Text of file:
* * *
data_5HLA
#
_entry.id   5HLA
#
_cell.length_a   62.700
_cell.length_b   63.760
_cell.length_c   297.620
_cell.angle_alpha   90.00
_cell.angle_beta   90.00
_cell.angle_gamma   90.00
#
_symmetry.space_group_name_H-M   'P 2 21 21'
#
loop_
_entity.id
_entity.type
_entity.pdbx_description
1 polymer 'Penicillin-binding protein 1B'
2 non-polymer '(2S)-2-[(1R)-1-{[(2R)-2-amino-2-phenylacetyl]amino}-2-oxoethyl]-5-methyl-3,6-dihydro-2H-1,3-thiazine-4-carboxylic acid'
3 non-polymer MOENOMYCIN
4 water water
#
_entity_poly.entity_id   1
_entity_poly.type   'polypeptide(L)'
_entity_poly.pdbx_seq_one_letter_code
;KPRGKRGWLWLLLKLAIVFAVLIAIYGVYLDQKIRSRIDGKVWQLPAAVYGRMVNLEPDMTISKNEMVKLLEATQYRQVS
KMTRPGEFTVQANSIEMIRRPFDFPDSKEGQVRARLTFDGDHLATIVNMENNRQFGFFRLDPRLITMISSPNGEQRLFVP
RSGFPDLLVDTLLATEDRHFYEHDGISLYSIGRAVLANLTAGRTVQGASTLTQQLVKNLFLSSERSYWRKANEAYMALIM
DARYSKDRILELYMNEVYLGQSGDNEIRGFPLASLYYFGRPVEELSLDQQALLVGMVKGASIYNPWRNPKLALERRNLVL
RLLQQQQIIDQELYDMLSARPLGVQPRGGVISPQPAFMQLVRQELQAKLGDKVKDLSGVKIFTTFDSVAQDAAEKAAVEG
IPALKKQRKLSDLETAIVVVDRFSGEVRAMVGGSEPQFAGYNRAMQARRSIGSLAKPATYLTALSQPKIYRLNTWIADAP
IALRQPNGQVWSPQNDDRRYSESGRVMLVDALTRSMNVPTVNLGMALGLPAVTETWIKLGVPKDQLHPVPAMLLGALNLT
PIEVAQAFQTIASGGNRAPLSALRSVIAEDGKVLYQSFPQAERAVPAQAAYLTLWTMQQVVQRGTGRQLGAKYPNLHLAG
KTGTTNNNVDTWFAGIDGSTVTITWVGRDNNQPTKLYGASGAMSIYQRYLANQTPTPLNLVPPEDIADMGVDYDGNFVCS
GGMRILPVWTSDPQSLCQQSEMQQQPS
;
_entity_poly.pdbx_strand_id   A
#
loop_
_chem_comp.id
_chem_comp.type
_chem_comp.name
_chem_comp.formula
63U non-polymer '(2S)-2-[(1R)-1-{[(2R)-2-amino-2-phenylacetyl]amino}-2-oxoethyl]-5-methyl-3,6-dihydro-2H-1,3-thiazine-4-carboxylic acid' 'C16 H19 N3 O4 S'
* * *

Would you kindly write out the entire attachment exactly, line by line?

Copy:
data_5HLA
#
_entry.id   5HLA
#
_cell.length_a   62.700
_cell.length_b   63.760
_cell.length_c   297.620
_cell.angle_alpha   90.00
_cell.angle_beta   90.00
_cell.angle_gamma   90.00
#
_symmetry.space_group_name_H-M   'P 2 21 21'
#
loop_
_entity.id
_entity.type
_entity.pdbx_description
1 polymer 'Penicillin-binding protein 1B'
2 non-polymer '(2S)-2-[(1R)-1-{[(2R)-2-amino-2-phenylacetyl]amino}-2-oxoethyl]-5-methyl-3,6-dihydro-2H-1,3-thiazine-4-carboxylic acid'
3 non-polymer MOENOMYCIN
4 water water
#
_entity_poly.entity_id   1
_entity_poly.type   'polypeptide(L)'
_entity_poly.pdbx_seq_one_letter_code
;KPRGKRGWLWLLLKLAIVFAVLIAIYGVYLDQKIRSRIDGKVWQLPAAVYGRMVNLEPDMTISKNEMVKLLEATQYRQVS
KMTRPGEFTVQANSIEMIRRPFDFPDSKEGQVRARLTFDGDHLATIVNMENNRQFGFFRLDPRLITMISSPNGEQRLFVP
RSGFPDLLVDTLLATEDRHFYEHDGISLYSIGRAVLANLTAGRTVQGASTLTQQLVKNLFLSSERSYWRKANEAYMALIM
DARYSKDRILELYMNEVYLGQSGDNEIRGFPLASLYYFGRPVEELSLDQQALLVGMVKGASIYNPWRNPKLALERRNLVL
RLLQQQQIIDQELYDMLSARPLGVQPRGGVISPQPAFMQLVRQELQAKLGDKVKDLSGVKIFTTFDSVAQDAAEKAAVEG
IPALKKQRKLSDLETAIVVVDRFSGEVRAMVGGSEPQFAGYNRAMQARRSIGSLAKPATYLTALSQPKIYRLNTWIADAP
IALRQPNGQVWSPQNDDRRYSESGRVMLVDALTRSMNVPTVNLGMALGLPAVTETWIKLGVPKDQLHPVPAMLLGALNLT
PIEVAQAFQTIASGGNRAPLSALRSVIAEDGKVLYQSFPQAERAVPAQAAYLTLWTMQQVVQRGTGRQLGAKYPNLHLAG
KTGTTNNNVDTWFAGIDGSTVTITWVGRDNNQPTKLYGASGAMSIYQRYLANQTPTPLNLVPPEDIADMGVDYDGNFVCS
GGMRILPVWTSDPQSLCQQSEMQQQPS
;
_entity_poly.pdbx_strand_id   A
#
loop_
_chem_comp.id
_chem_comp.type
_chem_comp.name
_chem_comp.formula
63U non-polymer '(2S)-2-[(1R)-1-{[(2R)-2-amino-2-phenylacetyl]amino}-2-oxoethyl]-5-methyl-3,6-dihydro-2H-1,3-thiazine-4-carboxylic acid' 'C16 H19 N3 O4 S'